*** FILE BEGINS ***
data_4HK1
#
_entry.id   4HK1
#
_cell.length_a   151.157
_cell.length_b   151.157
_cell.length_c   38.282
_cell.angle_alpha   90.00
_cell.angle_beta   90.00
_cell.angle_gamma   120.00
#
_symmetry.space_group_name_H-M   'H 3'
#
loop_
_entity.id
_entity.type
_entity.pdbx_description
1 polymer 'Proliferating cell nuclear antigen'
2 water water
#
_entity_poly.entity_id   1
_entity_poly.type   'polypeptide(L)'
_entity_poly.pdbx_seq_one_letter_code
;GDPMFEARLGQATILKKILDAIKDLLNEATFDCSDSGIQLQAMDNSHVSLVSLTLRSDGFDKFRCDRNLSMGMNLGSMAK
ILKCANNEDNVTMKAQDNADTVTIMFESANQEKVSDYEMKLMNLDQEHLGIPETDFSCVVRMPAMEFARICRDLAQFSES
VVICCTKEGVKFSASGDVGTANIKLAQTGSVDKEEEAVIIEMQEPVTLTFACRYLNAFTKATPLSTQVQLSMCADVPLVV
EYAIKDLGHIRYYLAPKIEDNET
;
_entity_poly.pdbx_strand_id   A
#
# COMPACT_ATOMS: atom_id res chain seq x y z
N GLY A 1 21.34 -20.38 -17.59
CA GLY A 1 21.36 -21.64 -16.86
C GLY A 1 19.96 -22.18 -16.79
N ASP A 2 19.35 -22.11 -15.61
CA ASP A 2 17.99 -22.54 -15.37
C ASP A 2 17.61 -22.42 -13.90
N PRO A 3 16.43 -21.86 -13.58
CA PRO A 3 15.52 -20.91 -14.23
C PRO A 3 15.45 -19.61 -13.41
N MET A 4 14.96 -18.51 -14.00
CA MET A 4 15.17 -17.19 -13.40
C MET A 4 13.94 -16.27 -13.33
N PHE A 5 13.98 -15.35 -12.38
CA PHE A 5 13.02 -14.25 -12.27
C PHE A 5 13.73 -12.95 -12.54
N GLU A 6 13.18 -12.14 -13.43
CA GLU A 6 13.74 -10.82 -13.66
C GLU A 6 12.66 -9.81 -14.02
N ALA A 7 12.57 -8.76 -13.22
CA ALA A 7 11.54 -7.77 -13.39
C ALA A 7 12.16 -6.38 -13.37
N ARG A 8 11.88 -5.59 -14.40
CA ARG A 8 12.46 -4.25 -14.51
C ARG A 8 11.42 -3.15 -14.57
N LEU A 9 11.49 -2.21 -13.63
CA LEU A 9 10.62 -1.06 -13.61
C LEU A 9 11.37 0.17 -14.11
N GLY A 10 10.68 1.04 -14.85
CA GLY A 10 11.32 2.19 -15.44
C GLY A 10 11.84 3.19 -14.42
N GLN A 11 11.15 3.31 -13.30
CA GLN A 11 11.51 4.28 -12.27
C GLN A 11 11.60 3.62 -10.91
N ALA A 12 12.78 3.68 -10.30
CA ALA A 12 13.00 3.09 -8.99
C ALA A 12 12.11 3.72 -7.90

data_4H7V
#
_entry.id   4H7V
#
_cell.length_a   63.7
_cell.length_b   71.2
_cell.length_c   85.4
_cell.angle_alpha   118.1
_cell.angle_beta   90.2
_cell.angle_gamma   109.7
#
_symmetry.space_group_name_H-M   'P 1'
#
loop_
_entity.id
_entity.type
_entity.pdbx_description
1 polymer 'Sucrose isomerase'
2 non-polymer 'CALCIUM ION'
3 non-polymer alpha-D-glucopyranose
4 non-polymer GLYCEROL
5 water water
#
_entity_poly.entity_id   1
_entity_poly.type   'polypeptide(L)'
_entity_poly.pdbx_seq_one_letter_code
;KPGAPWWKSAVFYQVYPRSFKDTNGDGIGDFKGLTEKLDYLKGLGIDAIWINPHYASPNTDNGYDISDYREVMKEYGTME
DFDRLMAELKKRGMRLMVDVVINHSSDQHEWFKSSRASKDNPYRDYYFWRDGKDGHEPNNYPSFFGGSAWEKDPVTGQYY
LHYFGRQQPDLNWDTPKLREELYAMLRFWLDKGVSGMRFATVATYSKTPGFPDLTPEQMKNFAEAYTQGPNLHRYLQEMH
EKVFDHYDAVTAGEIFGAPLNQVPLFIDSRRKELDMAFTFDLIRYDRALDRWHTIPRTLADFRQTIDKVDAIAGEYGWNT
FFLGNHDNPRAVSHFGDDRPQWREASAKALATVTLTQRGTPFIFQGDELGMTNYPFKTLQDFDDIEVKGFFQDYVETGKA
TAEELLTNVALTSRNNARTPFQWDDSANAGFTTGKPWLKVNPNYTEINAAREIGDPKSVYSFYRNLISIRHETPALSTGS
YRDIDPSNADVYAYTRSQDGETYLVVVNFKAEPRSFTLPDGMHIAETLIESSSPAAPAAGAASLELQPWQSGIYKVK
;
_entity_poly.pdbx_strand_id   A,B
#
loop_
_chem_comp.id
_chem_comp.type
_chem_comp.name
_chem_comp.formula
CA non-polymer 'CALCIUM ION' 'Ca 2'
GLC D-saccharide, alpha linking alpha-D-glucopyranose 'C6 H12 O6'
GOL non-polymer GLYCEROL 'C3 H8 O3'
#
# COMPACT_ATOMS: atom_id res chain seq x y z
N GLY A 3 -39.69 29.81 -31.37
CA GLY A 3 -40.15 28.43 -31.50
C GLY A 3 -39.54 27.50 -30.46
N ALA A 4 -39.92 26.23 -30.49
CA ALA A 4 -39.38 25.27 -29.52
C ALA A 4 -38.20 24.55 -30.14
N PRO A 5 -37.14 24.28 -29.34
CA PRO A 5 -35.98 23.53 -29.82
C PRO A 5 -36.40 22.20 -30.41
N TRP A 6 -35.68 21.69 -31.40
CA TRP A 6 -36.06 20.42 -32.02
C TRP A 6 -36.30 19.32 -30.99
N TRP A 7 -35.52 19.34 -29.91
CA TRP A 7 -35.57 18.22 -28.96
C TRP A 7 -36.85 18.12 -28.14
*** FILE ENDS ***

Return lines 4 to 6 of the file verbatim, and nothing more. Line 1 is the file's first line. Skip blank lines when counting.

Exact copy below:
#
_cell.length_a   151.157
_cell.length_b   151.157